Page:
As noted on its site, the initiative looks to offer ways families can overcome common challenges and foster “an affirming narrative around autism for all families and kids.”
In discussing Julia, Sherrie Westin, executive VP of global impacts and philanthropy told People, “we want parents and children to understand that autism isn’t an uncomfortable topic.” She went on to say, “If you’re five years old, and see another kid not making eye contact with you, you may think that child doesn’t want to play with you. But that’s not the case. We want to create greater awareness and empathy.”
Julia is a digital character and will be included in the initiative’s storybooks, videos and free app, all of which explain autism from the perspective of a child with autism.
There are so many efforts underway for autism awareness and it’s amazing to see how much those efforts have opened doors for– and many people’s eyes to – the autism community. However, one area that doesn’t often get as much attention, but truly needs to, is the support of adults with autism. There are a lot of people that still think autism is a ‘childhood disorder’ that people tend to ‘grow out of.’ But as we know, there is a large, and growing, amount of underserved adults with autism – many who had services and support throughout their entire life until adulthood, when those services were no longer accessible.
So, what can be done? One big step in the right direction is how some companies are creating jobs for those touched by autism and/or providing training to develop the skills people need for employment. One small cupcake shop making a big impact is Puzzles Bakery and Café based in Schenectady, NY. Half of the staff at this café has autism. The owner, Sara Mae Hickey, who has a sister on the spectrum, saw a need in the community for employment opportunities for young adults with autism and said, “A lot of us are exposed in our everyday lives, but it’s really great to put a face on that and to know that the person bringing you lunch may or many not have special needs and that’s just normal.”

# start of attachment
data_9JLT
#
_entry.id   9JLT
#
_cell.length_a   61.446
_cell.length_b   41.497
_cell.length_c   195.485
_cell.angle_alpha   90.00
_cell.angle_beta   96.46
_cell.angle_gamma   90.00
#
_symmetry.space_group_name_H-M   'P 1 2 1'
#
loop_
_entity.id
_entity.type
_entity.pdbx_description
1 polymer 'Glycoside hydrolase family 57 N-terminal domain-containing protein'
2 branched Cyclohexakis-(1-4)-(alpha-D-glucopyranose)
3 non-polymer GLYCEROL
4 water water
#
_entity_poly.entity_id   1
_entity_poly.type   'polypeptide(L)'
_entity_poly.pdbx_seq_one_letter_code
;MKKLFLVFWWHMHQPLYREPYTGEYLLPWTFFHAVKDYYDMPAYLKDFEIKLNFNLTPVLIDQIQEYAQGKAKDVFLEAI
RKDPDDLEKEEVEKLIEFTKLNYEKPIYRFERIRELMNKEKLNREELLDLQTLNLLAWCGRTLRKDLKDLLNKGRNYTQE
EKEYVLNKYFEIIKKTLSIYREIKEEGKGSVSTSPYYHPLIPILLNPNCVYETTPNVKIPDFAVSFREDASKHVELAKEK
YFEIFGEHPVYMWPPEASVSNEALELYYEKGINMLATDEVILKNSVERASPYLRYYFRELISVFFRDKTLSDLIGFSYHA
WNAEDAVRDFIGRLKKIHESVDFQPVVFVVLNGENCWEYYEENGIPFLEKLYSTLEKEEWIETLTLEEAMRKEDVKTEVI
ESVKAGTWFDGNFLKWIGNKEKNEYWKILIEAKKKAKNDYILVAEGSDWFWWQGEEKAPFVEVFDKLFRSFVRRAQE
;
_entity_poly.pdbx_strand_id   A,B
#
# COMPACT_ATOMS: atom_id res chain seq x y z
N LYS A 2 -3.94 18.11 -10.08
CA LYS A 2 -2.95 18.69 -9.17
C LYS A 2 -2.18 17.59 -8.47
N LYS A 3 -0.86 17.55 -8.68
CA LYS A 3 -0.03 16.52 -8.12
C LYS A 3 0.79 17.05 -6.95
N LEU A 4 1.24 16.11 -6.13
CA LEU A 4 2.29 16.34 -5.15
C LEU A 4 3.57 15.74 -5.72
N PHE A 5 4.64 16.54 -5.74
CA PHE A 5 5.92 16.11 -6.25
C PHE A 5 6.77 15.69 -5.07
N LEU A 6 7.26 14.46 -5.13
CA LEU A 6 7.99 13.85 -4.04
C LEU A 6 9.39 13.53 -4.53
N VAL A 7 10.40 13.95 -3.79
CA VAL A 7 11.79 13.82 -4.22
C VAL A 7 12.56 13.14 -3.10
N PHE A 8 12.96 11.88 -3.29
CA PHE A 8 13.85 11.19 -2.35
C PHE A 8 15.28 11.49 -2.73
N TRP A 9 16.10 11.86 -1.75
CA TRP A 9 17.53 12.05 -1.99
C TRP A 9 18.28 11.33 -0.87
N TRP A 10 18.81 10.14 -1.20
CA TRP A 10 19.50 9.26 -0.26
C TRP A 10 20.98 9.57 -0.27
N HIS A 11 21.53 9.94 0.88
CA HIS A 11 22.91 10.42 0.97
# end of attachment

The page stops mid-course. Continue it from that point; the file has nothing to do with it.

The café offers pet therapy and other programs for those it can’t employ. Since Puzzles opened, they have received 600 applications, but the café can only employ 25. (check out more in this article). That just goes to show that a tremendous need exists, and places like Puzzles, while a start, can’t do it alone. It’s our hope that others follow in their footsteps so that we can continue to support all people touched by autism throughout their life.
I came across this piece by Katie Hayes in which she eloquently describes how having an autistic sibling has made her a better person. It seems we often hear from parents of autistic children, with siblings being a more rare commenter. Katie provides insight on how her life was impacted by her brother, who has autism, and while there are always challenges to overcome, she shares how having a brother with autism has also enriched her life.
Katie writes, “My brother caused me to become a tougher and more compassionate individual than I would have otherwise, but I am still passive-aggressive, impatient and slightly selfish. I’m not the one who deserves your kindness; he does. Growing up, he constantly put me in uncomfortable situations, caused me to put his needs above my own and loved me more than anyone else.”